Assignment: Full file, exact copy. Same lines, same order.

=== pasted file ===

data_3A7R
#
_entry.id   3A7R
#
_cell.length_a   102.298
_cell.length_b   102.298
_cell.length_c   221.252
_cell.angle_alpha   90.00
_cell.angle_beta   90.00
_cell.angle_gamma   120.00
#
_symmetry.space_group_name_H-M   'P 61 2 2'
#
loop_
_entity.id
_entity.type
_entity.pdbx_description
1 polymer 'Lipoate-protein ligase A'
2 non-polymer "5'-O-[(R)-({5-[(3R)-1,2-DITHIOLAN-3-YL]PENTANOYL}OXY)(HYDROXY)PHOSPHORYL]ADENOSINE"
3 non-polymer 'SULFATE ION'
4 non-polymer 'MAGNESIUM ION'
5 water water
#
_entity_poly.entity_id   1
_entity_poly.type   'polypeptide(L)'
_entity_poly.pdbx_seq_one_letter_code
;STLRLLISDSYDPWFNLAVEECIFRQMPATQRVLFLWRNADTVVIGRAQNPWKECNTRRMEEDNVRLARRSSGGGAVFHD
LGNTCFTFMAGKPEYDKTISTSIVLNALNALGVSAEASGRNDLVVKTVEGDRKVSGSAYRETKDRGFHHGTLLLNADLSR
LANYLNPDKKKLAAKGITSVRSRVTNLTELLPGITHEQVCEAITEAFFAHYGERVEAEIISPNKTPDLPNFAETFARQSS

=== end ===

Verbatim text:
data_3A7R
#
_entry.id   3A7R
#
_cell.length_a   102.298
_cell.length_b   102.298
_cell.length_c   221.252
_cell.angle_alpha   90.00
_cell.angle_beta   90.00
_cell.angle_gamma   120.00
#
_symmetry.space_group_name_H-M   'P 61 2 2'
#
loop_
_entity.id
_entity.type
_entity.pdbx_description
1 polymer 'Lipoate-protein ligase A'
2 non-polymer "5'-O-[(R)-({5-[(3R)-1,2-DITHIOLAN-3-YL]PENTANOYL}OXY)(HYDROXY)PHOSPHORYL]ADENOSINE"
3 non-polymer 'SULFATE ION'
4 non-polymer 'MAGNESIUM ION'
5 water water
#
_entity_poly.entity_id   1
_entity_poly.type   'polypeptide(L)'
_entity_poly.pdbx_seq_one_letter_code
;STLRLLISDSYDPWFNLAVEECIFRQMPATQRVLFLWRNADTVVIGRAQNPWKECNTRRMEEDNVRLARRSSGGGAVFHD
LGNTCFTFMAGKPEYDKTISTSIVLNALNALGVSAEASGRNDLVVKTVEGDRKVSGSAYRETKDRGFHHGTLLLNADLSR
LANYLNPDKKKLAAKGITSVRSRVTNLTELLPGITHEQVCEAITEAFFAHYGERVEAEIISPNKTPDLPNFAETFARQSS